Trouble cooking? GrubHub, Uber Eats get pushback from restaurants on fees

NEW YORK: In a letter to investors before its share price plunged last week, online food delivery service GrubHub Inc cited its profitable ties with small and medium-sized , saying they generate 80per cent of the orders on its platform.

“This is a highly lucrative relationship for both parties,” the letter said.

But some restaurants think otherwise and have begun pushing back against what they see as the relationship’s unfair distribution of profits.

A growing number of small and mid-sized food chains want to reduce ordering and delivery commissions as high as 30per cent charged by the big four third-party platforms – GrubHub, Uber Technologies Inc’s Uber , DoorDash Inc and Postmates Inc, industry sources say.

“They hate the relationship and they are getting raked over the coals,” said Ben Gaddis, president of T3, a digital marketing and tech consultant to restaurants such as Pizza Hut and Schlotzsky’s. “The smaller they are, the more it impacts their margins.”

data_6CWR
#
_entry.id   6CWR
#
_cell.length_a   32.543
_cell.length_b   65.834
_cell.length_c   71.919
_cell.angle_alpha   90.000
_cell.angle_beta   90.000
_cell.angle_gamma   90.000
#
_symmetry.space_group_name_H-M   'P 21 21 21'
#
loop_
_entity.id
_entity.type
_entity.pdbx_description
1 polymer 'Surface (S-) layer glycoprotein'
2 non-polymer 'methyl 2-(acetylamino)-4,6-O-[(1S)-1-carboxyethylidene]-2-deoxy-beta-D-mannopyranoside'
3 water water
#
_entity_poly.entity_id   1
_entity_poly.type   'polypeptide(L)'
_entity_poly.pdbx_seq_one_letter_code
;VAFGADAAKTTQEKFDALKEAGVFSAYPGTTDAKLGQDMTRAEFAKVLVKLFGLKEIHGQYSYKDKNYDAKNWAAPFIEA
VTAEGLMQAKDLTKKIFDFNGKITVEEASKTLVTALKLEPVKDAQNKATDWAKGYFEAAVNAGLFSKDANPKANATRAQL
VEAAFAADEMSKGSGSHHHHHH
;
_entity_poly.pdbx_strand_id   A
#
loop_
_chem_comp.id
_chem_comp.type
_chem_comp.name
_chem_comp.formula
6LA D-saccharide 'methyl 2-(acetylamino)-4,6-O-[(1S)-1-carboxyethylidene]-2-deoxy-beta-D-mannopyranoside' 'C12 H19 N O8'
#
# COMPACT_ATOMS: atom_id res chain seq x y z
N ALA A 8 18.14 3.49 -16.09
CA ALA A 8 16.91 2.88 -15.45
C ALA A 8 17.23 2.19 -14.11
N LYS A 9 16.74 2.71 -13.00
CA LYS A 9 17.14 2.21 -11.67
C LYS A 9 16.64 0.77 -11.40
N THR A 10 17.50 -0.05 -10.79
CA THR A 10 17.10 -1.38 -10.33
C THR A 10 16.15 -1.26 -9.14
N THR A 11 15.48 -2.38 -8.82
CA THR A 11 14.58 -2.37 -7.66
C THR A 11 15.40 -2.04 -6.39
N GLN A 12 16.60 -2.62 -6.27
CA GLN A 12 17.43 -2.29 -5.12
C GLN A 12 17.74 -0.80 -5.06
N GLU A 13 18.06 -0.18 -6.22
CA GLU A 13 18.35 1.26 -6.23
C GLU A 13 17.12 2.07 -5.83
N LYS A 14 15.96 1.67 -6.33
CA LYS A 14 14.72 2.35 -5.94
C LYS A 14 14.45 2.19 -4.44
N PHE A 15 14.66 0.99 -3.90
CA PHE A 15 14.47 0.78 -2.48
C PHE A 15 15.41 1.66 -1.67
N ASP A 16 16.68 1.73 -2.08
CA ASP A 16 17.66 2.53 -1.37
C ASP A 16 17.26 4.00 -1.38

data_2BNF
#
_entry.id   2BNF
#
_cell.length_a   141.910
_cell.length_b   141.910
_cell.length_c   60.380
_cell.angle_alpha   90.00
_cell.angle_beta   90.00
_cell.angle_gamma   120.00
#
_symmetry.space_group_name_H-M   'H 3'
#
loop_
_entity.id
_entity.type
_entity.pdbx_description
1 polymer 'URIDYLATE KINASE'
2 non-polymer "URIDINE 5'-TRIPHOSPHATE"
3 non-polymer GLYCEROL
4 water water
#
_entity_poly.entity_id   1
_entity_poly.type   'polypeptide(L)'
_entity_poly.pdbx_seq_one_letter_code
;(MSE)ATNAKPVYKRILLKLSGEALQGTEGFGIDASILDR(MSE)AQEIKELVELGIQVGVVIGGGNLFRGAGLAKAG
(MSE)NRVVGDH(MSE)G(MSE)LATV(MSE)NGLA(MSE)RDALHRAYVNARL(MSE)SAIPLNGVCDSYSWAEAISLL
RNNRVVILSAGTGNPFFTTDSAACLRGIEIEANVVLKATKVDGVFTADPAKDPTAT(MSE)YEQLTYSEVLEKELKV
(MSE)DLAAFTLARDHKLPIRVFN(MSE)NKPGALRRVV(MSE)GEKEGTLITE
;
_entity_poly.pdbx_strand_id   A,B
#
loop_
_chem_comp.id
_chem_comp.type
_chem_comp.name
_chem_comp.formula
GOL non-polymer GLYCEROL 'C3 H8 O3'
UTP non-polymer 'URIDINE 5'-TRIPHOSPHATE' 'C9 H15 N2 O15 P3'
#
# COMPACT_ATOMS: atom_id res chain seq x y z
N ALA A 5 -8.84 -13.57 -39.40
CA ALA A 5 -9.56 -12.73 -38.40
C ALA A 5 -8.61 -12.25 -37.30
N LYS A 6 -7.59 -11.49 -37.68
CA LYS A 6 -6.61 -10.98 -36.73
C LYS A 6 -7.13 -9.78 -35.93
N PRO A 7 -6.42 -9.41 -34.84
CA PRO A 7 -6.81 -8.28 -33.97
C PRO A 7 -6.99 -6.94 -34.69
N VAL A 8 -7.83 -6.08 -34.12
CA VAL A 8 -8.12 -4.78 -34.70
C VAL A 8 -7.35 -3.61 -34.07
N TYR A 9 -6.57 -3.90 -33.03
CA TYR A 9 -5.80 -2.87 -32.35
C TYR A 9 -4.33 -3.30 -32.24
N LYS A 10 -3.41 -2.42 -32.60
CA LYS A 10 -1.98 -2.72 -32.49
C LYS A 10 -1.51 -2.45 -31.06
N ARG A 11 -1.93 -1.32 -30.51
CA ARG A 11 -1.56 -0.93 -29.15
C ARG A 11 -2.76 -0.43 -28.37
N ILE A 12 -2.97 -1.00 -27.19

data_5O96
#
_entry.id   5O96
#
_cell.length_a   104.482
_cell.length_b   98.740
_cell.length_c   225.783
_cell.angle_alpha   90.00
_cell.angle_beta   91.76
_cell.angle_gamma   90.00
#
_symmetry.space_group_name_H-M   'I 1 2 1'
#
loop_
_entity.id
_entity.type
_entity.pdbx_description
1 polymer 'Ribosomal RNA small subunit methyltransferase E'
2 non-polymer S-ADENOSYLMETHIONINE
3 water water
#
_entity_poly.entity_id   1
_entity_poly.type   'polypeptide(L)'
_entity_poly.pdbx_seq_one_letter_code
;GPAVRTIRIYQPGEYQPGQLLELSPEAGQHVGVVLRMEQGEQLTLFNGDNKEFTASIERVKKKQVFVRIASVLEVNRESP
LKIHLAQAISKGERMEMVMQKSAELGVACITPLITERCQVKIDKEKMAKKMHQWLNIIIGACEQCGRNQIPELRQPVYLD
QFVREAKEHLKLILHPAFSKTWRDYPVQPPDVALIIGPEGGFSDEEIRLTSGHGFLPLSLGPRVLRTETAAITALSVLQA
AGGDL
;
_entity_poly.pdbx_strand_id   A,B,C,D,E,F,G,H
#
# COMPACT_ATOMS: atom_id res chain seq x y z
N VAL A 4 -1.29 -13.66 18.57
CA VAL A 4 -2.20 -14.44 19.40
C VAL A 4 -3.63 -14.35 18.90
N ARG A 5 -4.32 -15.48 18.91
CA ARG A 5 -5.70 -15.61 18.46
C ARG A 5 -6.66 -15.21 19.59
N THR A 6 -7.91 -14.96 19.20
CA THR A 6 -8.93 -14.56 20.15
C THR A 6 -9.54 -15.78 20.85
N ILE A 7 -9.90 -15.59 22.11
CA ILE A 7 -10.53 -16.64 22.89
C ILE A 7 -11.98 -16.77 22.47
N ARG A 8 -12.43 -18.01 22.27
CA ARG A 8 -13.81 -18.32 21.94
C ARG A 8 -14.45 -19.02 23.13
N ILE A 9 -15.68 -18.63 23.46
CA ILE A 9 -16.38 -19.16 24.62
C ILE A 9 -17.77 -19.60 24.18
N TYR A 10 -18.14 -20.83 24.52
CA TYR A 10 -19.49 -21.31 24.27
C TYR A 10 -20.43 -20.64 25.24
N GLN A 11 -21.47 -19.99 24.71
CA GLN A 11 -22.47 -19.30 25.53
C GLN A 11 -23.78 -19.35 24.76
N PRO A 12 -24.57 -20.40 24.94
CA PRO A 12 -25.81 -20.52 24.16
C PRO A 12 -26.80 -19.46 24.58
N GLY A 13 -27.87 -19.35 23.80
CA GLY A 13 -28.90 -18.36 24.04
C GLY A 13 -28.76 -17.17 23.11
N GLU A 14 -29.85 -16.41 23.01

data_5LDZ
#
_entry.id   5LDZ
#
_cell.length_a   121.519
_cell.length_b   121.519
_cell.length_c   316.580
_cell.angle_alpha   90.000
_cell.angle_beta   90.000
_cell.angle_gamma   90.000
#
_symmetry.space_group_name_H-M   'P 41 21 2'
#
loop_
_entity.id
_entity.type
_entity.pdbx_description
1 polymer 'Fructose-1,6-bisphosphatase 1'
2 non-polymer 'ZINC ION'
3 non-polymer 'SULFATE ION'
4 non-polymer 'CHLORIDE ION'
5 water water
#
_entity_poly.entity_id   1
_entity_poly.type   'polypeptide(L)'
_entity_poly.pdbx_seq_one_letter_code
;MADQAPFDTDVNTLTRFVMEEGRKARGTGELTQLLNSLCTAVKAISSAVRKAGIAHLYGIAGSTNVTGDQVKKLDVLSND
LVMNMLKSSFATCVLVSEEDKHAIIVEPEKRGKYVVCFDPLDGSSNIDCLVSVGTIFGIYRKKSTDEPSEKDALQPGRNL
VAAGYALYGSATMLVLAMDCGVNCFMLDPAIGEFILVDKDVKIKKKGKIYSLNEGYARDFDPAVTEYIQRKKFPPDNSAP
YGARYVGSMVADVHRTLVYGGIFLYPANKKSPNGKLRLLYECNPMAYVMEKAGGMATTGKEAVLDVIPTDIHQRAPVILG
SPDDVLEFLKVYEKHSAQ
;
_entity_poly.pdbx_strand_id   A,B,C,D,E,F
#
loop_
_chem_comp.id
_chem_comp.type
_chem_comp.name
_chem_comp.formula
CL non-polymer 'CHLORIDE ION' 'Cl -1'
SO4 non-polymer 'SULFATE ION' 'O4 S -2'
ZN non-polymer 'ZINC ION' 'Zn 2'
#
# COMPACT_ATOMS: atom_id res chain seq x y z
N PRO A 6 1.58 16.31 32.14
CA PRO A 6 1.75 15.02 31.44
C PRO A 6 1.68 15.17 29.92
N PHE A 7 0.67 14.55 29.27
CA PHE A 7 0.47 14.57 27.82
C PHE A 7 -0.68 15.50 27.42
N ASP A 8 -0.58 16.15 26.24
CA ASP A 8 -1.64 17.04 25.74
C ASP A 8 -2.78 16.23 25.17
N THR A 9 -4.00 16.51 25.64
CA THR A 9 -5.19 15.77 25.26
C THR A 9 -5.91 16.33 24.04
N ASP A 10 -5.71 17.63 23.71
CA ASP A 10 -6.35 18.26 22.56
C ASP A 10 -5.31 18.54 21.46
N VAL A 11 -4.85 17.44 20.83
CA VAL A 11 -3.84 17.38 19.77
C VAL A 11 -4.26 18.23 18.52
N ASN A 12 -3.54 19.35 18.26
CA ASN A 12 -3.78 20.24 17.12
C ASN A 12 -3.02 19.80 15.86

The delivery platforms charge restaurants for having their menus listed on their sites, which customers can use to place orders – similar to the way consumers book hotel rooms through third-party online marketplaces like Priceline, Kayak or Expedia . Restaurants pay higher fees if they want to be listed more prominently, or if they use the services to deliver the orders placed through them.

“They’ve become this necessary evil,” said Bareburger Group Chief Executive Euripides Pelekanos, referring to the delivery platforms. The organic burger chain with 46 stores mostly in the northeast hopes to be rid of all third-party platforms by 2020.

In 2017, Bareburger booked US$20 million in revenue from orders placed through third-party platforms, Pelekanos said, but it also spent about US$2.5 million to US$3 million in related fees.

For the restaurant industry, that roughly 15per cent rate “is our whole margin,” Pelekanos said.

Thanks to intense competition among third-party services, restaurants with just 25 to 50 locations recently have found they have more leverage to negotiate better terms, according to Gaddis, the tech consultant.


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